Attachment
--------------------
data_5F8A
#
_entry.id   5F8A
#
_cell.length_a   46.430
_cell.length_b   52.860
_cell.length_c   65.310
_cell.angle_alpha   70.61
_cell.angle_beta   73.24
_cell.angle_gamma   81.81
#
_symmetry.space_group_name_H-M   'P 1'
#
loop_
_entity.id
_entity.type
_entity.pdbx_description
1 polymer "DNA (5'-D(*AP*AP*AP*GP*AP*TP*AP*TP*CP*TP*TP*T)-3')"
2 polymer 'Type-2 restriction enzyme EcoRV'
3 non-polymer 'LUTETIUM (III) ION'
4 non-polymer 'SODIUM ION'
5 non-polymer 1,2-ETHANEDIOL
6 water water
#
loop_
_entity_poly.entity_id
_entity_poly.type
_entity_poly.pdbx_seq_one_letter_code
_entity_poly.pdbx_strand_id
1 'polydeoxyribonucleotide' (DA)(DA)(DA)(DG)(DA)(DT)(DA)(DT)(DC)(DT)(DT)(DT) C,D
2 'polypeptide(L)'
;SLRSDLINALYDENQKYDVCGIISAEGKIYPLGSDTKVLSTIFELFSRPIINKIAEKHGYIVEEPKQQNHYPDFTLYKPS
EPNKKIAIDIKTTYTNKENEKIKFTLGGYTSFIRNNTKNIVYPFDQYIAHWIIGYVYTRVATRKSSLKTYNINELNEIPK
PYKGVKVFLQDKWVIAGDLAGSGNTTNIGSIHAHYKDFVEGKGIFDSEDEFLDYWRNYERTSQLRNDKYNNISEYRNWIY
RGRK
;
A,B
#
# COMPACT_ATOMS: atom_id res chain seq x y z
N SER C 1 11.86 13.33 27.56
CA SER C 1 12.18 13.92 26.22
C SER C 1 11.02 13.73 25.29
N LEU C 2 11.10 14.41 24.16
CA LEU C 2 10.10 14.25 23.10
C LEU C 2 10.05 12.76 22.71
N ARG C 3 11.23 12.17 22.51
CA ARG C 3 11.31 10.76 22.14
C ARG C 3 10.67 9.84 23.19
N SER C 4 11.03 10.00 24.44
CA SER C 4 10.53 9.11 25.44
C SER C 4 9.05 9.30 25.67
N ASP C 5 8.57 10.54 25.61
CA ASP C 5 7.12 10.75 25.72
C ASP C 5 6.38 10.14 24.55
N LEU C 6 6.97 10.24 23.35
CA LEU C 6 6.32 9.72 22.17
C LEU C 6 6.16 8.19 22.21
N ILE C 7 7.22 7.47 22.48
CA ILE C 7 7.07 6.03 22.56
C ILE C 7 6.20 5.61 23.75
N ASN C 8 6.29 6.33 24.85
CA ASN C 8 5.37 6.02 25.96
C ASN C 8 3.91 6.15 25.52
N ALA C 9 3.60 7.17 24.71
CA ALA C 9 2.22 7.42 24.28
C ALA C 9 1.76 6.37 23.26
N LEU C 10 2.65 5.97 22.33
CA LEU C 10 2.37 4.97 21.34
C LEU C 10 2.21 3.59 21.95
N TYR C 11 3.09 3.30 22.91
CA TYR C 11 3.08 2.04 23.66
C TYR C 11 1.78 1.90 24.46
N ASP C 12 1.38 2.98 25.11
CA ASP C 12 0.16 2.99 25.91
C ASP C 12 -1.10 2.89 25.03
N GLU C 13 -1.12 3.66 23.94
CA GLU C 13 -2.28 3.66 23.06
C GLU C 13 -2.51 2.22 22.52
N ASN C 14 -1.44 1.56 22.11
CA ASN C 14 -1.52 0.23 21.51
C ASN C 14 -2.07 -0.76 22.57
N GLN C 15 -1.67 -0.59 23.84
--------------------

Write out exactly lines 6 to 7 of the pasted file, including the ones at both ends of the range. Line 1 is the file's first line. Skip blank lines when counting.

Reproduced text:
_cell.length_b   52.860
_cell.length_c   65.310